Where will your heart find the opening
into the next open meadow?”
–Beth Weaver-Kreider
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“Poetry is just the evidence of life. If your life is burning well, poetry is just the ash.” ~Leonard Cohen
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“No matter what people tell you, words and ideas can change the world.” –Robin Williams
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“One gives one’s life to be and to know, rather than to possess.” –Teilhard de Chardin
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“A smile starts on the lips, A grin spreads to the eyes, A chuckle comes from the belly; But a good laugh bursts forth from the soul, overflows and bubbles all around.” ~Carolyn Birmingham
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“Sorrow prepares you for joy. It violently sweeps everything out of your house, so that new joy can find space to enter. It shakes the yellow leaves from the bough of your heart, so that fresh, green leaves can grow in their place. It pulls up the rotten roots, so that new roots hidden beneath have room to grow. Whatever sorrow shakes from your heart, far better things will take their place.” –Rumi
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The Love of Morning
by Denise Levertov

It is hard sometimes to drag ourselves
back to the love of morning
after we’ve lain in the dark crying out
O God, save us from the horror . . . .
God has saved the world one more day
even with its leaden burden of human evil;
we wake to birdsong.
And if sunlight’s gossamer lifts in its net
the weight of all that is solid,
our hearts, too, are lifted,
swung like laughing infants;
but on gray mornings,
all incident – our own hunger,
the dear tasks of continuance,
the footsteps before us in the earth’s
beloved dust, leading the way – all,
is hard to love again
for we resent a summons
that disregards our sloth, and this
calls us, calls us.
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Even
after
all this time
the sun never says to the earth,

“You owe me.”

Look
what happens
with a love like that —

It lights the whole
world.

–Hafiz
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Pied Beauty
by Gerard Manley Hopkins

Glory be to God for dappled things –
For skies of couple-colour as a brinded cow;
For rose-moles all in stipple upon trout that swim;
Fresh-firecoal chestnut-falls; finches’ wings;
Landscape plotted and pieced – fold, fallow, and plough;
And áll trádes, their gear and tackle and trim.
All things counter, original, spare, strange;
Whatever is fickle, freckled (who knows how?)
With swift, slow; sweet, sour; adazzle, dim;
He fathers-forth whose beauty is past change:
Praise him.
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“There’s a thread you follow. It goes among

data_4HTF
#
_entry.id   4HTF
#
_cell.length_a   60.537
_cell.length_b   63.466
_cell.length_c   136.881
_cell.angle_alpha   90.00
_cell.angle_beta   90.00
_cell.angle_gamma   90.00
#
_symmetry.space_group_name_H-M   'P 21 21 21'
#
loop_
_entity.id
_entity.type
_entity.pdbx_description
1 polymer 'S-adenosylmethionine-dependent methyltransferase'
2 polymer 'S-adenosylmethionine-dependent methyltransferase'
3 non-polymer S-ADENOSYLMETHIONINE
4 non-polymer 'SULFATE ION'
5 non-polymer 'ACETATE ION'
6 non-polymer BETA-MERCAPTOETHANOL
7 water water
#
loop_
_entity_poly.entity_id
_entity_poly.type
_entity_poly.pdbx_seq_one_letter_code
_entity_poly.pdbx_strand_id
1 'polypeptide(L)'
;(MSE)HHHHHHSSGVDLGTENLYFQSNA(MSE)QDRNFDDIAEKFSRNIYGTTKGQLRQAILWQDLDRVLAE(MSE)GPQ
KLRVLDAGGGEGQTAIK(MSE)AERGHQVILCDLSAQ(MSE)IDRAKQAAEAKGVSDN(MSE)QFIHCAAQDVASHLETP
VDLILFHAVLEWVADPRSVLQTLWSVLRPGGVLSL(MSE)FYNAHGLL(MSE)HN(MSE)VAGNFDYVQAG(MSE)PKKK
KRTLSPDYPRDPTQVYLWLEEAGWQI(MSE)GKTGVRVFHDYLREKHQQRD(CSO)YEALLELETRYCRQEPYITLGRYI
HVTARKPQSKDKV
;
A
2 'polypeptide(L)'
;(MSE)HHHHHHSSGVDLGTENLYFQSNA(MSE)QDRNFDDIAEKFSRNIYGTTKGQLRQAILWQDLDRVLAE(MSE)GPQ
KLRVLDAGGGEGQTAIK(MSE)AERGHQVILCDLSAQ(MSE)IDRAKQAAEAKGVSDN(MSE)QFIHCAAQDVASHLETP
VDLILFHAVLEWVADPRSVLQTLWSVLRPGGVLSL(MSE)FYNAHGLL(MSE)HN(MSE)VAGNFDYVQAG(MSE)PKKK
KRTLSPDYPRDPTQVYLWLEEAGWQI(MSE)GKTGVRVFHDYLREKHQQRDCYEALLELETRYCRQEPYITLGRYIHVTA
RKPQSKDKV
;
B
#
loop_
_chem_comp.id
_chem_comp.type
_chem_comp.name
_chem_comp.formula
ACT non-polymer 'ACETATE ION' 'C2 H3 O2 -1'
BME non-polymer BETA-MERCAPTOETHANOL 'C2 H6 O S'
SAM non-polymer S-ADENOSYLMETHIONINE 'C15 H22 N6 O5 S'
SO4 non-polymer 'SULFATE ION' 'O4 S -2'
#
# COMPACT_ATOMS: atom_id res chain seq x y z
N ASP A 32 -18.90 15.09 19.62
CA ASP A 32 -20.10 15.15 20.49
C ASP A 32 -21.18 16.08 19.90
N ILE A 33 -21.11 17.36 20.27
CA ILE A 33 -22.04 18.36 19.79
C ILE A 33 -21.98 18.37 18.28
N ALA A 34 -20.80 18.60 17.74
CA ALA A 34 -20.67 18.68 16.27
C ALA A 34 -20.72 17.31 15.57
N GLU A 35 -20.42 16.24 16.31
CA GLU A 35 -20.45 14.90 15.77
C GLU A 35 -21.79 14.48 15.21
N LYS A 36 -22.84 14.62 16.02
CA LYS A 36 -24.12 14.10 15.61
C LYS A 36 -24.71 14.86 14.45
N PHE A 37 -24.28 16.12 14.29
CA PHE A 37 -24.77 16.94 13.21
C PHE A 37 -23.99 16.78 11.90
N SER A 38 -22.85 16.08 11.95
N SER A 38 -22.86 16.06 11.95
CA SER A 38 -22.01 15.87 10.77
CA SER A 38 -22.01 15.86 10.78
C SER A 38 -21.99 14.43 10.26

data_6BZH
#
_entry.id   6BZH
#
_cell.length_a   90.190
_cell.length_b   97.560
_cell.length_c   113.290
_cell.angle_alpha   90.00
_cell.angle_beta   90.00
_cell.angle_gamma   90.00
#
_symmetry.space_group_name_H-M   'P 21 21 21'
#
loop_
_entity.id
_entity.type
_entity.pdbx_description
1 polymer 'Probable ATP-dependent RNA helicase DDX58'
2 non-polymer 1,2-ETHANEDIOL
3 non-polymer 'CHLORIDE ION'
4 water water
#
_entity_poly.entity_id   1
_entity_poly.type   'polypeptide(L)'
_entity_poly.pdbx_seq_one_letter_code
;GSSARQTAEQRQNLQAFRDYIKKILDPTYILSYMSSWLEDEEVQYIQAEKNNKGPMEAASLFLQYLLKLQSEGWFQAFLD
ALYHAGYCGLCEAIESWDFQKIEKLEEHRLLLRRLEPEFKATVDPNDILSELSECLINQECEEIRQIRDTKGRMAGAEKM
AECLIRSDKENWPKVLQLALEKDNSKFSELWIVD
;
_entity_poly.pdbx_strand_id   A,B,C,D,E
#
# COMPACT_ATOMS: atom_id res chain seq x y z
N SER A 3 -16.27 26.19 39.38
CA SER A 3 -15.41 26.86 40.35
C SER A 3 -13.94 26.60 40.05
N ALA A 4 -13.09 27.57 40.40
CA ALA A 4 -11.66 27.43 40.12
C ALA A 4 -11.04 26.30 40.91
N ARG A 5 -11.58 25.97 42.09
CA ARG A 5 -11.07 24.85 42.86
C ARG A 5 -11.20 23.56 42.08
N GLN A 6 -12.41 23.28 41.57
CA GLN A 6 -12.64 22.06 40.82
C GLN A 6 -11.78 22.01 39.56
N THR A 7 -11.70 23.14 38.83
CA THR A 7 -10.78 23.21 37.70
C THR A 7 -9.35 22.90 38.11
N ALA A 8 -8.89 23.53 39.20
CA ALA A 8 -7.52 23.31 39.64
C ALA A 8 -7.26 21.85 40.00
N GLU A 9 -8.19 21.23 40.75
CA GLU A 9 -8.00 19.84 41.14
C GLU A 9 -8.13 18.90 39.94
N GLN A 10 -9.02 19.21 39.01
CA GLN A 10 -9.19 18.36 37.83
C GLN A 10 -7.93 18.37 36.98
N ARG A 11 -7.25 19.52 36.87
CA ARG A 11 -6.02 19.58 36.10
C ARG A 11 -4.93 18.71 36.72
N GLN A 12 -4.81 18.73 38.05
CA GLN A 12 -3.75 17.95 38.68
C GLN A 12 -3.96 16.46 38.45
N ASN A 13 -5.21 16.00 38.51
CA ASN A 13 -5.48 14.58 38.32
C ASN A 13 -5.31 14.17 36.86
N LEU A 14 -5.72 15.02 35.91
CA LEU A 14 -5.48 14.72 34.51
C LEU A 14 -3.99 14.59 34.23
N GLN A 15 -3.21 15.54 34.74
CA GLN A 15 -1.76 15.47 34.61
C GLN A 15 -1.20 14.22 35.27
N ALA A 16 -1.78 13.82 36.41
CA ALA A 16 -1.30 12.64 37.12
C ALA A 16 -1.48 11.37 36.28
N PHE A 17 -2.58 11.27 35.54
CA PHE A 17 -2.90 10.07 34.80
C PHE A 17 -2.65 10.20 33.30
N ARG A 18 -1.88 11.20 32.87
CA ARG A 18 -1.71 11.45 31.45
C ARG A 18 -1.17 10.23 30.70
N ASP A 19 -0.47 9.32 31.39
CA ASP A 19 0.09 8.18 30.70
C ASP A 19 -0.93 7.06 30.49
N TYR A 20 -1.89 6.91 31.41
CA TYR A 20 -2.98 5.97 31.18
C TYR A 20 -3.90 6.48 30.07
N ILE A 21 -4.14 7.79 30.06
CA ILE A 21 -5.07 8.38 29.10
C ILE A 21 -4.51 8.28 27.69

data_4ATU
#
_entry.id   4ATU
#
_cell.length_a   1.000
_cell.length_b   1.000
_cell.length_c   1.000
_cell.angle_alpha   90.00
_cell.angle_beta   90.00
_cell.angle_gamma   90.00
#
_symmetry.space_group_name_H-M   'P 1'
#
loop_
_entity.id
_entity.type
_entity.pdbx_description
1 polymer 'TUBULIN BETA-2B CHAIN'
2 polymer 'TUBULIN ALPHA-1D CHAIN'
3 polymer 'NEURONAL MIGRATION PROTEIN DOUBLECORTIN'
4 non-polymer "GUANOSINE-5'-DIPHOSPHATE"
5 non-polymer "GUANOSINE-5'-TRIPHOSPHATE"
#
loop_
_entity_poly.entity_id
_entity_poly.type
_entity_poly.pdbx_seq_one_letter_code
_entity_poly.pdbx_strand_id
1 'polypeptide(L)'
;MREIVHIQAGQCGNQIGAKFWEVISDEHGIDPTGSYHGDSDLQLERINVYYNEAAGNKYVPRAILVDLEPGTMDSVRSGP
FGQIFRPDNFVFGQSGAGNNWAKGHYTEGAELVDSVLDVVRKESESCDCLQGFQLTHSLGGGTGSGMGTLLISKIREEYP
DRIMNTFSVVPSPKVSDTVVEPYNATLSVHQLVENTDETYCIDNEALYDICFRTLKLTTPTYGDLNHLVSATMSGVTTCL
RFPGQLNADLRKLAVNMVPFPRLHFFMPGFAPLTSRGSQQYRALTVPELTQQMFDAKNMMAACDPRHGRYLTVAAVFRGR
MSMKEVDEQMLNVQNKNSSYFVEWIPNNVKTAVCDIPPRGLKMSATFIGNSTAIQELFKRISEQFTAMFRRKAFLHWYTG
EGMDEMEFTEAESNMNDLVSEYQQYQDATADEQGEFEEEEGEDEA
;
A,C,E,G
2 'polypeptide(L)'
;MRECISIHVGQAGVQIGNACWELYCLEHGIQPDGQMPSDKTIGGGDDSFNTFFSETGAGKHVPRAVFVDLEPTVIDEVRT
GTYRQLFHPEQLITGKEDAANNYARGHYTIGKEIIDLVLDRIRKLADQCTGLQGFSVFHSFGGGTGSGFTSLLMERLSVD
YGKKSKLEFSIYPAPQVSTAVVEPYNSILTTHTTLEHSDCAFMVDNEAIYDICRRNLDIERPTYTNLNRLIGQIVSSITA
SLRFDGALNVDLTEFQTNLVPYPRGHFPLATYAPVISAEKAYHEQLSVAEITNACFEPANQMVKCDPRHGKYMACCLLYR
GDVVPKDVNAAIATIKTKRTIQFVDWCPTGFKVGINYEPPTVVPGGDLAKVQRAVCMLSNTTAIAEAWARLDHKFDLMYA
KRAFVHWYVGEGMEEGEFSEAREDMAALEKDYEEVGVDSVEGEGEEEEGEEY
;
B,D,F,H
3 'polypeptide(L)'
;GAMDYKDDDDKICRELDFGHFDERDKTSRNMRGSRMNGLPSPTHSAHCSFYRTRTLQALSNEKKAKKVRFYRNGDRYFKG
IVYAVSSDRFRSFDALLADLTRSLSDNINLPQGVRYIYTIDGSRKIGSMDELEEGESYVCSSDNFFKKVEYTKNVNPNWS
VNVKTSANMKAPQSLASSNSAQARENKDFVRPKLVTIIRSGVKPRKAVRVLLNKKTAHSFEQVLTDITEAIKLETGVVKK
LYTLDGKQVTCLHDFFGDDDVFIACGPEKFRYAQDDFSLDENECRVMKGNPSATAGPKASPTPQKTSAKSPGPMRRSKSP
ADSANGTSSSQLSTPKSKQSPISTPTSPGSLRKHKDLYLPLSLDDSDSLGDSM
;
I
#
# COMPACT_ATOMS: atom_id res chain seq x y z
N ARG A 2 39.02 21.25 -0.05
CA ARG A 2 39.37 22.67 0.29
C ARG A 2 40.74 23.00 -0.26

things that change. But it doesn’t change.
People wonder about what you are pursuing.
You have to explain about the thread.
But it is hard for others to see.
While you hold it you can’t get lost.
Tragedies happen; people get hurt
or die; and you suffer and get old.
Nothing you do can stop time’s unfolding.
You don’t ever let go of the thread.”
–William Stafford
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“Perfectionism is a virus which keeps us running on the treadmill of never-enoughness. It is inherently deadening for how it strives and never arrives. Failure is embedded in its very pursuit, for our humanity can never be homogenised. The only antidote is to turn away from every whiff of plastic and gloss and follow our grief, pursue our imperfections, exaggerate our eccentricities until they, the things we once sought to hide, reveal themselves as our true majesty.” –Toko-pa Turner


Gratitude List:
1. Reminiscing with the leader of the college jazz trio I sang with. I may not be able to sing like that anymore, but that experience pushed me to trust my voice in a way that will never leave me. And maybe now in mid-life, when I am again trying to understand the role of my writer’s voice in the world, I can weave some of that sense of confidence into my forward movement.
2. These two kids–boy and cat–playing toss the mouse. They’re hilarious and very entertaining.
3. This is a momentous day. My dear sister-in-law is being ordained to the ministry this evening. She is one of the most pastoral people I know and has been since I met her thirty years ago in college: she’s a good listener, she’s good at drawing people out, she asks questions that get you thinking more deeply. She has a caring heart, a powerful intuition, and a deep, deep understanding of people and communities. This has been a long journey, and I am excited about celebrating her work in the world. An ordination like this is not so much the beginning of a ministry, but the recognition that she has been doing this work all along.
4. Seeking the sweet spot between striving and perfectionism.
5. All the lovely birthday blessings! I begin my second century buoyed upon the well-wishes of a marvelous community of beloveds.

May we walk in Beauty!